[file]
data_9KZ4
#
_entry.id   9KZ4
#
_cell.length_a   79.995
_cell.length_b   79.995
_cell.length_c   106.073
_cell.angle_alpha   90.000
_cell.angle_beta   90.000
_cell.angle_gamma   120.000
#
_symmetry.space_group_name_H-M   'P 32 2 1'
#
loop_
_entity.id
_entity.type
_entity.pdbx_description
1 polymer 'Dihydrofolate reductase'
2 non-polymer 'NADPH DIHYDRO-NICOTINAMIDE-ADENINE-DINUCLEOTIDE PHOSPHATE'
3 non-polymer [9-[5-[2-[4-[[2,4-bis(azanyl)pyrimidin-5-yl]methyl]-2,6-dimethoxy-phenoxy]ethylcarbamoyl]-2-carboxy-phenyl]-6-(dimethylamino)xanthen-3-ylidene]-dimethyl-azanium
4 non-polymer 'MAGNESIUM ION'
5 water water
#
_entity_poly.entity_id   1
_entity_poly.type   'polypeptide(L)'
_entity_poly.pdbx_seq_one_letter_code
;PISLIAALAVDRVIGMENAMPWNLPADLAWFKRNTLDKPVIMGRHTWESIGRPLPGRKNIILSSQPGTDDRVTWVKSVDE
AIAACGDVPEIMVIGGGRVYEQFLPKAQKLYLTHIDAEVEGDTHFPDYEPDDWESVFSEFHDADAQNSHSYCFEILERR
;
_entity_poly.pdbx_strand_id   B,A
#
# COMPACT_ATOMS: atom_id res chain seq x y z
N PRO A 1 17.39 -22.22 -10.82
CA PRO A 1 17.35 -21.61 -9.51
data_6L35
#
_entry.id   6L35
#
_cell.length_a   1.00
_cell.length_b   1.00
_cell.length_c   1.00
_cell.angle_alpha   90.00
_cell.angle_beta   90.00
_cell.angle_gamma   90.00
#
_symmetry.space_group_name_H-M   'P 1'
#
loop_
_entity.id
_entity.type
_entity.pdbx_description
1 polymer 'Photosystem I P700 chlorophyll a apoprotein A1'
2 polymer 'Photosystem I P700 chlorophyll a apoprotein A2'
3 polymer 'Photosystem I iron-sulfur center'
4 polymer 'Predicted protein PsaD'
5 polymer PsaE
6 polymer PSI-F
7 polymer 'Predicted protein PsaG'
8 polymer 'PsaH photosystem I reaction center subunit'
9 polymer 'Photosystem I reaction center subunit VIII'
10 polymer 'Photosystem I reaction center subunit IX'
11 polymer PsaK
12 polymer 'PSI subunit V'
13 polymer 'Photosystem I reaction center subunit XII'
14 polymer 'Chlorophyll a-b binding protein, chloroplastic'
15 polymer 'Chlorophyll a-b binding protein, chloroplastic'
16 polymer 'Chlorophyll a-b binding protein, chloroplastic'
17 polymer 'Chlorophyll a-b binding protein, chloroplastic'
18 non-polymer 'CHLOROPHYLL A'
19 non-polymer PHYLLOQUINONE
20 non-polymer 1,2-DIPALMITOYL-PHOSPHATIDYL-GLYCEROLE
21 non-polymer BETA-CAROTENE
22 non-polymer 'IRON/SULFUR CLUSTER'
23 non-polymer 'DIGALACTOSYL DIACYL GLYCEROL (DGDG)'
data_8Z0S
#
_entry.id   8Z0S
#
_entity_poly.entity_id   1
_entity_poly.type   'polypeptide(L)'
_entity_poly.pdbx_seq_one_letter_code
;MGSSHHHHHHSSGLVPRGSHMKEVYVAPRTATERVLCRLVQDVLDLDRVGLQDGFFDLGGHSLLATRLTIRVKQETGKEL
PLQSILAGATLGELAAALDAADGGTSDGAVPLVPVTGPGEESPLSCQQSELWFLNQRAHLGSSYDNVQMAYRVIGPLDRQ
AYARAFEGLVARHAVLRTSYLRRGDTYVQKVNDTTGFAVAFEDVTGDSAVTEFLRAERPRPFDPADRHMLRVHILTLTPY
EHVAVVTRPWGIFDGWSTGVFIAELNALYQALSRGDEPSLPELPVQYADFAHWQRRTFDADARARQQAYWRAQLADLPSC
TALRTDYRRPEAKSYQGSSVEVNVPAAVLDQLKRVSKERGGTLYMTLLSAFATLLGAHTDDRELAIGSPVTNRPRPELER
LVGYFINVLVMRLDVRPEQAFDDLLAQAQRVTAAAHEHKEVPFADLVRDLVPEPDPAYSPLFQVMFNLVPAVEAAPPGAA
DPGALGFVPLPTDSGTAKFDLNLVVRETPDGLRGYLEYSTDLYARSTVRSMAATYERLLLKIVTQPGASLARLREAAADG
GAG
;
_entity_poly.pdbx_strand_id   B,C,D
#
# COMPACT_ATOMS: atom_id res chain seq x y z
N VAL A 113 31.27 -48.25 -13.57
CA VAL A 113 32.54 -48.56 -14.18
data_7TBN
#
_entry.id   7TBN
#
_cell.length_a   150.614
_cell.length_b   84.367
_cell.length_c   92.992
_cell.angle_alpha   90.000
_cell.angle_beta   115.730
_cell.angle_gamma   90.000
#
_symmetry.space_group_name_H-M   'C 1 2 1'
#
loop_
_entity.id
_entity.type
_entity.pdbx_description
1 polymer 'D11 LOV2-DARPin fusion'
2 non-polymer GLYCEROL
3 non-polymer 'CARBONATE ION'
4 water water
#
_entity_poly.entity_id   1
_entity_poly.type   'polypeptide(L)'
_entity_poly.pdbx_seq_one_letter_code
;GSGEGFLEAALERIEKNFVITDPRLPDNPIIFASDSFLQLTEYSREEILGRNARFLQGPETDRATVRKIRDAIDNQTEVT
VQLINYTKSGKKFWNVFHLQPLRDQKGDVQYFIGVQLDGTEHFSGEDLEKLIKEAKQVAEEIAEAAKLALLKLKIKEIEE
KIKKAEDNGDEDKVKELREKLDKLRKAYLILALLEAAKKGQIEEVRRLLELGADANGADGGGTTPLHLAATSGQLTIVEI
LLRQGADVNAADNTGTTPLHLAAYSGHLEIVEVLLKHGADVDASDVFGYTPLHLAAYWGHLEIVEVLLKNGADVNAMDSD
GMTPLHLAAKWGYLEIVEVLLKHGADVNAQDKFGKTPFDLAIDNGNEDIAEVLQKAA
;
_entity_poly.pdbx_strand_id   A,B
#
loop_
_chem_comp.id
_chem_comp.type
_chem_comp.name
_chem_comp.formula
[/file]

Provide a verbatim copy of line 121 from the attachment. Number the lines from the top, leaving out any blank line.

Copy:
;GSGEGFLEAALERIEKNFVITDPRLPDNPIIFASDSFLQLTEYSREEILGRNARFLQGPETDRATVRKIRDAIDNQTEVT